In today’s world, the opposite seems to prevail; the news is replete with trivial reasons to exit life; if one is turned down when a prom invitation is issued, it is a basis for an outrageous reaction; assertions of hurt feelings can be the foundation for court filings declaring a violation of rights; and when a society mandates the importance of rights over courteous behavior, the crumbling of foundational structures is not too far from a once-distant and dark future.

The famous and classic book by Harper Lee encapsulates the contrast of great and small troubles; of a microcosm reflecting larger issues worthy of consideration; but always, there was a sense that tomorrow would bring about a brighter future.  In it, Atticus speaks of the idea that one can never quite understand another unless one walks in his shoes, and looks at things from the other’s perspective.

For Federal and Postal employees who suffer from a medical condition, such that the medical condition impacts one’s ability to perform the essential elements of one’s job, such a sense of the world is a well-known commodity.  All of a sudden, one becomes a pariah, when one may have been that shining star just a month before.

Federal Disability Retirement benefits are available for Federal and Postal Workers who seek a brighter tomorrow, and for whom greater causes still exist. That is why the benefit allows for the potential and possibility of the Federal Worker to seek other employment and a second vocation; for, Federal Disability Retirement benefits recognize the worth of the individual, and the fact that there is life after the devastating effects of a medical condition which may end one’s Federal or Postal career.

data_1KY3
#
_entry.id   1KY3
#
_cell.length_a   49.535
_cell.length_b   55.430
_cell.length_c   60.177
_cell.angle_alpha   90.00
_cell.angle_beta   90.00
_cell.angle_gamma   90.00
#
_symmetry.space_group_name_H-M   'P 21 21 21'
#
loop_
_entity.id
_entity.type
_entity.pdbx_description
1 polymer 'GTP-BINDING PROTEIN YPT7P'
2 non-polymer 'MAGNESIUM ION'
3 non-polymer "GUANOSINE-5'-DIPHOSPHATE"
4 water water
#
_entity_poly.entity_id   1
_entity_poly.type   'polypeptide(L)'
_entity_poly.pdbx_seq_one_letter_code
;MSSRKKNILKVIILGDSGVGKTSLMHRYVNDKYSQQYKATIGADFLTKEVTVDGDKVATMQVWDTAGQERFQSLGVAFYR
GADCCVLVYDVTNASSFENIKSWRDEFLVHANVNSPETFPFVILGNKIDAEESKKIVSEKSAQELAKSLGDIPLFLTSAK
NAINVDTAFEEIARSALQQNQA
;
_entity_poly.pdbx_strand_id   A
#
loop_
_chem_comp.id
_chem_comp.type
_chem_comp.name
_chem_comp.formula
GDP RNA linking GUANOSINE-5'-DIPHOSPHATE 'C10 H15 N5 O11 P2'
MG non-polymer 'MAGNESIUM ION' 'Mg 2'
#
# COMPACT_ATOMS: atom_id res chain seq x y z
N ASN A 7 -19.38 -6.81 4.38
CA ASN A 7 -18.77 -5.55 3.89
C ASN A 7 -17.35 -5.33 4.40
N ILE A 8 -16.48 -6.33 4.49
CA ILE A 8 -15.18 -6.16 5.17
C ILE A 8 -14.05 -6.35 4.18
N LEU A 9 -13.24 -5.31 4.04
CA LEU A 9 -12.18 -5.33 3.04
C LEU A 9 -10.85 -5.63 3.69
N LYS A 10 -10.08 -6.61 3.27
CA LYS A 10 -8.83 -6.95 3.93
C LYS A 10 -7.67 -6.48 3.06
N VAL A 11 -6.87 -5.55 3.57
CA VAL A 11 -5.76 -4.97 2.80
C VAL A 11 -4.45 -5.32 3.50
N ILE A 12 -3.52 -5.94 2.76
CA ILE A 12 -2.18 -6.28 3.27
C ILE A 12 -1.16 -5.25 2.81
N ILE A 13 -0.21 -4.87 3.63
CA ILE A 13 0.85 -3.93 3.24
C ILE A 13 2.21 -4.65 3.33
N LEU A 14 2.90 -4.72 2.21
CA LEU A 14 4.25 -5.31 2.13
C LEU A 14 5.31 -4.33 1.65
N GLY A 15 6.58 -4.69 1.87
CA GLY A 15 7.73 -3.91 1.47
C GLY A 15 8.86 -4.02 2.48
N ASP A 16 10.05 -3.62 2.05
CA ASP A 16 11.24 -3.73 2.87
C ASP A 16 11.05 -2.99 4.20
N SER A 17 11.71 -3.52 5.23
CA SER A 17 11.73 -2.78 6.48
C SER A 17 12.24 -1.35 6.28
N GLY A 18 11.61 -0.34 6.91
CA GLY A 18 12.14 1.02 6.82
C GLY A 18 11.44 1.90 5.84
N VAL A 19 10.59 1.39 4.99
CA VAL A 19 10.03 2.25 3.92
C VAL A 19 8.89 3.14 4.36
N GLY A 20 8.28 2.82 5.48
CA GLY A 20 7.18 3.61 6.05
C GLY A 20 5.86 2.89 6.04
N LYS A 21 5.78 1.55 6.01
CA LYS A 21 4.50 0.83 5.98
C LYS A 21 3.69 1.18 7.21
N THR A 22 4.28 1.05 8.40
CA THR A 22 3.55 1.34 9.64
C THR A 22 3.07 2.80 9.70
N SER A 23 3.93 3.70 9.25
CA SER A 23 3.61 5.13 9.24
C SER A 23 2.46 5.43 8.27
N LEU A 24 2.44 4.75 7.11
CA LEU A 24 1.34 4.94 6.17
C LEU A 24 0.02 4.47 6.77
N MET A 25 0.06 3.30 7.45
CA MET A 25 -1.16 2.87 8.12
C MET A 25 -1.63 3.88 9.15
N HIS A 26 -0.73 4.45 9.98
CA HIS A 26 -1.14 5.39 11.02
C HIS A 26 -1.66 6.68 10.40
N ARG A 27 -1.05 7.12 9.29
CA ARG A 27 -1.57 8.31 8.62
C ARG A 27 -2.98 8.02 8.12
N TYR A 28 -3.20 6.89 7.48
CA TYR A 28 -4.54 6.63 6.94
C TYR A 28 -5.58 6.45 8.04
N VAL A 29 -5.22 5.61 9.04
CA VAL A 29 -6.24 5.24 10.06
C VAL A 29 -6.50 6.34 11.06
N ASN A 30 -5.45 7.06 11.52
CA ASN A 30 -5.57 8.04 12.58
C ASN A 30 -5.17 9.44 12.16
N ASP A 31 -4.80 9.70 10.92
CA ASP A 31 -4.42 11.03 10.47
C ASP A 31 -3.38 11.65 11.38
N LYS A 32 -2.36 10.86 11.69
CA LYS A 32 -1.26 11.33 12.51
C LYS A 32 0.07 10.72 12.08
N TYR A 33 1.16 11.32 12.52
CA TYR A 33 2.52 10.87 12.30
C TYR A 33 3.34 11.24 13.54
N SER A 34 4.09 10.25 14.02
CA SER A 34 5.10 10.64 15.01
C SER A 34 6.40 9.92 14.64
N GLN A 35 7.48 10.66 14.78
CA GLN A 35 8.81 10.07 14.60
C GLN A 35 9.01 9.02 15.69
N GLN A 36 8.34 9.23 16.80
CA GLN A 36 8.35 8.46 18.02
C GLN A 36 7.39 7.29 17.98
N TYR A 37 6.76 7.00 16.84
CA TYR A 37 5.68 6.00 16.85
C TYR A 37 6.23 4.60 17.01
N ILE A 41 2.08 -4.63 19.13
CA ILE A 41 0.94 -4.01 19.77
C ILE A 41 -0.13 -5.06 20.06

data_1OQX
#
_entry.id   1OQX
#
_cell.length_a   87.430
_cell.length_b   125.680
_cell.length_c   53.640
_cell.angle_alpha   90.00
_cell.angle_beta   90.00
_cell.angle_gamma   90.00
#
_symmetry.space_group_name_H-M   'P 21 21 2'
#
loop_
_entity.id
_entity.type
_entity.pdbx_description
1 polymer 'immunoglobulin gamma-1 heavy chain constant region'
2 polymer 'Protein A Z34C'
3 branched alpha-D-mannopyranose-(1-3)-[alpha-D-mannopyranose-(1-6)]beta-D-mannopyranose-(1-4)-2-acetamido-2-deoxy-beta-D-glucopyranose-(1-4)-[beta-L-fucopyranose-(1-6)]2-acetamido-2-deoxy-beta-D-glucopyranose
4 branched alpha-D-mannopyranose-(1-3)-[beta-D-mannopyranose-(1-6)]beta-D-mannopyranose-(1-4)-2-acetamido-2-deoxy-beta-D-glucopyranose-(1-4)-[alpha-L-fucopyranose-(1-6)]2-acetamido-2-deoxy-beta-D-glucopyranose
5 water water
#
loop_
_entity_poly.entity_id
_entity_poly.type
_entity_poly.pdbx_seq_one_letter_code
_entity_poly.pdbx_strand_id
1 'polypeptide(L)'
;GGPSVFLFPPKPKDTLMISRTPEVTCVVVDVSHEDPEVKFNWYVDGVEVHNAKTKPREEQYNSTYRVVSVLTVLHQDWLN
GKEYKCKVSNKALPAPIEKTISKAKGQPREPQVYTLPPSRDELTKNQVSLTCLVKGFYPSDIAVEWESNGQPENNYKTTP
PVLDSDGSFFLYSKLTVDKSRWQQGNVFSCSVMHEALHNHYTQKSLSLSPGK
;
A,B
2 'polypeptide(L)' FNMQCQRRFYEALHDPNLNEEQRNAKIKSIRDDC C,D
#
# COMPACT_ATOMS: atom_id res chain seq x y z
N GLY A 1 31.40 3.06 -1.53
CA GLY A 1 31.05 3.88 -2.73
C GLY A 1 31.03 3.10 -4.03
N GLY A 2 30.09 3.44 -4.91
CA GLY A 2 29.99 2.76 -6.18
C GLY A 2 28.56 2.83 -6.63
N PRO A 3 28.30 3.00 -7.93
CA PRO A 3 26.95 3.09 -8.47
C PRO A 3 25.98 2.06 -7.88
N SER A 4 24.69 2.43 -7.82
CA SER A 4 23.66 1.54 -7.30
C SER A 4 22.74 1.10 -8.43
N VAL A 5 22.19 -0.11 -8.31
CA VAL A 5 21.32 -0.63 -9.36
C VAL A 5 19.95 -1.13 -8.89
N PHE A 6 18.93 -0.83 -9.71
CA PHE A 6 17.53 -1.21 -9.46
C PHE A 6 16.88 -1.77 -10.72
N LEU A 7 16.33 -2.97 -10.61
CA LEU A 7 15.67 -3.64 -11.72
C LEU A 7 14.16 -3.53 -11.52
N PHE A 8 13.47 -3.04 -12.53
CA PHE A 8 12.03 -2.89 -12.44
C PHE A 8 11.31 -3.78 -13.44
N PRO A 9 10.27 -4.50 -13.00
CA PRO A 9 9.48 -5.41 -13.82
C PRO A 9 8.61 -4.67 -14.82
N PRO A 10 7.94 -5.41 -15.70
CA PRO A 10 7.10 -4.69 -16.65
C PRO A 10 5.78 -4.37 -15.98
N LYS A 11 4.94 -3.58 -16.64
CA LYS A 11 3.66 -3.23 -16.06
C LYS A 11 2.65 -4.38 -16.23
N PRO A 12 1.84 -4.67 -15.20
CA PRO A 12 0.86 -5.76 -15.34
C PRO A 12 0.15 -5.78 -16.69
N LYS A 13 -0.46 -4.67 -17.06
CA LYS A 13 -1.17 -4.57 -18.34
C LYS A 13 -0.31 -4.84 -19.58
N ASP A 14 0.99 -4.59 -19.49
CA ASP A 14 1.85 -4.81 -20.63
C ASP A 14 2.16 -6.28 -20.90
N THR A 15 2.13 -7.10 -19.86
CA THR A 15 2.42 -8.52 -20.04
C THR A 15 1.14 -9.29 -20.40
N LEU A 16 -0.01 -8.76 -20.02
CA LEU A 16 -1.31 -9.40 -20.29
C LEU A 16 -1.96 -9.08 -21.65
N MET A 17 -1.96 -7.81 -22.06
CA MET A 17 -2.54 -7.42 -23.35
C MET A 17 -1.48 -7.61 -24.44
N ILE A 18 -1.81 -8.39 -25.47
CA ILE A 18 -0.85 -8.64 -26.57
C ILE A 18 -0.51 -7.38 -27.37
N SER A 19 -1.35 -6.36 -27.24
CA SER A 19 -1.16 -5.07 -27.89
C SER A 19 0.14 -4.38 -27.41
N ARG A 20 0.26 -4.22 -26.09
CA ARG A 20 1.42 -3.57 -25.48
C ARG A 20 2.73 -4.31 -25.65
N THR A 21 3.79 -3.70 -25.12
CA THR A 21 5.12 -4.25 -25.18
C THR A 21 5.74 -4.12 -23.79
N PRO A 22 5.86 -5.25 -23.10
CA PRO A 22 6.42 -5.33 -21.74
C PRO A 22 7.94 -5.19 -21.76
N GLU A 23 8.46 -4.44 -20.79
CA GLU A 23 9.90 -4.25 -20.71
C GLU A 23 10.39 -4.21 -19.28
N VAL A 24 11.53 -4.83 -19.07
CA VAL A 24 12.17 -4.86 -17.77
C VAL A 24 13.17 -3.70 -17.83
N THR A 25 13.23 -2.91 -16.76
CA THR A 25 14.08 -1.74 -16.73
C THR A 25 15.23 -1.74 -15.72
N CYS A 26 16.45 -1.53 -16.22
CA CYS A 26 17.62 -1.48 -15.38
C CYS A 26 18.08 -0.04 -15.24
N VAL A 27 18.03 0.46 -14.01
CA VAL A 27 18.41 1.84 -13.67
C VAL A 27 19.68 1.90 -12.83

One may laugh at such notions, or have the cynical view that Federal Disability Retirement is merely one of those benefits for which the Federal government is giving another proverbial “handout”; but the fact is, like Atticus Finch in the classic novel, To Kill a Mockingbird, there is always a brighter future for every generation, no matter the despair one may feel at any given moment in history.

Sincerely,

Robert R. McGill, Esquire

Disability Retirement for Federal Government Employees: Wrong Turns

We often take wrong turns in life, or unexpected ones, and end up in places, circumstances and situations which were unintended, or at the very least, not included in our childhood dreams.  But the fact that one’s original plans failed to materialize in full, or resulted in an altered state different from nascent dreams, does not make the consequential endpoint any less valid or fulfilling.

Life often takes alternate twists and turns different from one’s original and neat packaging — based upon what life “should be” as opposed to what life “is” in the harsh reality of everyday existence.

For the Federal and Postal Worker who is beset with a medical condition such that the medical conditions prevents one from performing one or more of the essential elements of one’s job, the trauma of the condition itself is enough of a twist in life to contend with, leaving aside the decision to change one’s career and intended path of one’s dreams.

Regret and remorse often abounds, but one should look at it in a different light.  Rarely is a life which fails to change from the paradigm formulated in childhood, relevant or fulfilling throughout adulthood.

Federal Disability Retirement benefits is an available tool for the Federal and Postal Worker who must consider a turn in life.  Filed through the U.S. Office of Personnel Management, it is available precisely for those Federal and Postal Workers under FERS or CSRS who must face the prospect of make a turn — and where a medical condition is involved, it is neither a “wrong” one, nor one which must necessarily disrupt a childhood paradigm.  It simply is one of those “ises” in life.

Sincerely,

Robert R. McGill, Esquire